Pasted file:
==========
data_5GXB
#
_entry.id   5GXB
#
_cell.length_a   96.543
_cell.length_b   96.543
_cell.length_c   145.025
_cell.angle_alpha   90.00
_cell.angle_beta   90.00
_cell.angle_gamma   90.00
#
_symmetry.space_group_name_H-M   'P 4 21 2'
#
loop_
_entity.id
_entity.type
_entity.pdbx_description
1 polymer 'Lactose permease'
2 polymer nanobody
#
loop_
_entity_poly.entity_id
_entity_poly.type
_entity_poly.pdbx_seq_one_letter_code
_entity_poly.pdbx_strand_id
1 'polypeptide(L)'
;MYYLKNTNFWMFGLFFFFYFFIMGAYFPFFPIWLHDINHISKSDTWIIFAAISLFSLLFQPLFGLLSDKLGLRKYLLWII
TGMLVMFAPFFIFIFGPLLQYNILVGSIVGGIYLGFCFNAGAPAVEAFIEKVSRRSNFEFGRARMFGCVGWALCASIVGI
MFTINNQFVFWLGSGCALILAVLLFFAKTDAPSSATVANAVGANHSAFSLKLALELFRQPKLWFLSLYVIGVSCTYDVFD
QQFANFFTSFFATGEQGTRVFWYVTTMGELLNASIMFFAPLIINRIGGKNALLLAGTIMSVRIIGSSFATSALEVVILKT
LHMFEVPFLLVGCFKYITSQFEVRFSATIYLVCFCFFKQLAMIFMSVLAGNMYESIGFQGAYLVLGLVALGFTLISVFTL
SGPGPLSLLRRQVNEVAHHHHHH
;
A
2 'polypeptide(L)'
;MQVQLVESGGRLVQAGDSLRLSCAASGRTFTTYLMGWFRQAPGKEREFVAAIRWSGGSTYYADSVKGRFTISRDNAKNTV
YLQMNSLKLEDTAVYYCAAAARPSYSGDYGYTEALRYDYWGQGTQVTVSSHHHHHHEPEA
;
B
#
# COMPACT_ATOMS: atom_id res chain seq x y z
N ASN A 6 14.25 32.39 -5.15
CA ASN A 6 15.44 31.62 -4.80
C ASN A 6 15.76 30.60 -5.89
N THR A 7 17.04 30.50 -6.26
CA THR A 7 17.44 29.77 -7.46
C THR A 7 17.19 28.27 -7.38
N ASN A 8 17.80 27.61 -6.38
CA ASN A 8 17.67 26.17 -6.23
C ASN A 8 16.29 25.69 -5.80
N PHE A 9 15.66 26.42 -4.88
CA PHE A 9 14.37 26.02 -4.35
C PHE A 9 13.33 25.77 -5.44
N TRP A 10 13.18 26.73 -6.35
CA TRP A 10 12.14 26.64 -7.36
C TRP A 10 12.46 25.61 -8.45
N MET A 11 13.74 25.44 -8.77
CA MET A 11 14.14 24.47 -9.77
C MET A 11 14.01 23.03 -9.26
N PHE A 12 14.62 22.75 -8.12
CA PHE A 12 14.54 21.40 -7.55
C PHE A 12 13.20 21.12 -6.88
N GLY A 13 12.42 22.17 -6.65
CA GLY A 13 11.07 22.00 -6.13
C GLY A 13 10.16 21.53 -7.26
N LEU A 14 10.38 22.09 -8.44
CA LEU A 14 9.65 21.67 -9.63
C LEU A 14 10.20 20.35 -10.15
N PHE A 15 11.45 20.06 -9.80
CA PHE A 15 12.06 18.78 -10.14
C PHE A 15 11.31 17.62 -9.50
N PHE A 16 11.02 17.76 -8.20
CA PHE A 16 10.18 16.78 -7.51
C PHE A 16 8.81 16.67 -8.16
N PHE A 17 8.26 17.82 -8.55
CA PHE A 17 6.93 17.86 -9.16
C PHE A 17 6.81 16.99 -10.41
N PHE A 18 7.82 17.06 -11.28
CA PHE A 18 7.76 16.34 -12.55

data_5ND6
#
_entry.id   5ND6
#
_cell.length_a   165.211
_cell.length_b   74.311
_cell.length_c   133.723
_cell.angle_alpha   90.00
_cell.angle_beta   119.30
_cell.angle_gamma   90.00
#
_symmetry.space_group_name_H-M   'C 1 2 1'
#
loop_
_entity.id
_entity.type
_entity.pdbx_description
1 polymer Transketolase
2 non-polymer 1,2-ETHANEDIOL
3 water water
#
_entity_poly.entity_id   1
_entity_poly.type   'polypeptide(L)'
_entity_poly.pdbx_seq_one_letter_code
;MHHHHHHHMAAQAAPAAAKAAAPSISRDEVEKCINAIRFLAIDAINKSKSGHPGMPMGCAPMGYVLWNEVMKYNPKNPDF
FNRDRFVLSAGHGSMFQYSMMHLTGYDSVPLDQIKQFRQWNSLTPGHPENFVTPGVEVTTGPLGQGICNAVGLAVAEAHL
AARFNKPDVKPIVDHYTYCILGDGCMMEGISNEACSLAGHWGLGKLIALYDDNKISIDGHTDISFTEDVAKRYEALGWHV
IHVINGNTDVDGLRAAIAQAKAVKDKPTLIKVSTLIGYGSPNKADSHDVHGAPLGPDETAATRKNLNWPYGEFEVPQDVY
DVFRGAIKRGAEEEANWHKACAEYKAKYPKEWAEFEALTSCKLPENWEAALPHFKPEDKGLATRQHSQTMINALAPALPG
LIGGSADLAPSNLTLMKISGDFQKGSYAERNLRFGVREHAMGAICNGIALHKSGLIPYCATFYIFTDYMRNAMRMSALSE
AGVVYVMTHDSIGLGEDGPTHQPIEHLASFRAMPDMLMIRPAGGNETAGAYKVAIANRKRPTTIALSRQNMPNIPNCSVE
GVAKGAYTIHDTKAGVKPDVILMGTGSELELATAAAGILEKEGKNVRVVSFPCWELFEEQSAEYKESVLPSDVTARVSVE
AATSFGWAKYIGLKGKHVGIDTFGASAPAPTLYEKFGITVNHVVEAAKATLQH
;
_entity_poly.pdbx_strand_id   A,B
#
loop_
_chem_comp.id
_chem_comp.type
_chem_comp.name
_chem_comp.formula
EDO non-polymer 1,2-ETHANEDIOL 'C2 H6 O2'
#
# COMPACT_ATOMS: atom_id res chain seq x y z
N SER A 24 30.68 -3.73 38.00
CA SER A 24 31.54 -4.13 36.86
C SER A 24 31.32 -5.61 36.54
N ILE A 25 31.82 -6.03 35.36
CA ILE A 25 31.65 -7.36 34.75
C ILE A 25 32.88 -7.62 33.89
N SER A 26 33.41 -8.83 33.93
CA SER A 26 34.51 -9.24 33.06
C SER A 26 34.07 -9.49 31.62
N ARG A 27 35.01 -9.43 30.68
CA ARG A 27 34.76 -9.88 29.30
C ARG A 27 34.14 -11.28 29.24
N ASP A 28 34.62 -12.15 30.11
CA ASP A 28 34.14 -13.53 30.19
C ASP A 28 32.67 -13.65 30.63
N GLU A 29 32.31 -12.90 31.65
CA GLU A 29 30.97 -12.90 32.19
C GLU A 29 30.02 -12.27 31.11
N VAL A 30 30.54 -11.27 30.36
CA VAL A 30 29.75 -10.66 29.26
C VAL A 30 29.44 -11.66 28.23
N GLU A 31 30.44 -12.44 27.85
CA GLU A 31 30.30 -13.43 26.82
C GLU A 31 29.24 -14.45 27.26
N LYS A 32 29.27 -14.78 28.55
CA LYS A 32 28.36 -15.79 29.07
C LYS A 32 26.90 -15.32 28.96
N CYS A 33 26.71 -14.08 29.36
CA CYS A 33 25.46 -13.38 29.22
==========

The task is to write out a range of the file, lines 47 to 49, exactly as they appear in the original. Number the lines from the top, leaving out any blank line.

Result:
C THR A 7 17.19 28.27 -7.38
N ASN A 8 17.80 27.61 -6.38
CA ASN A 8 17.67 26.17 -6.23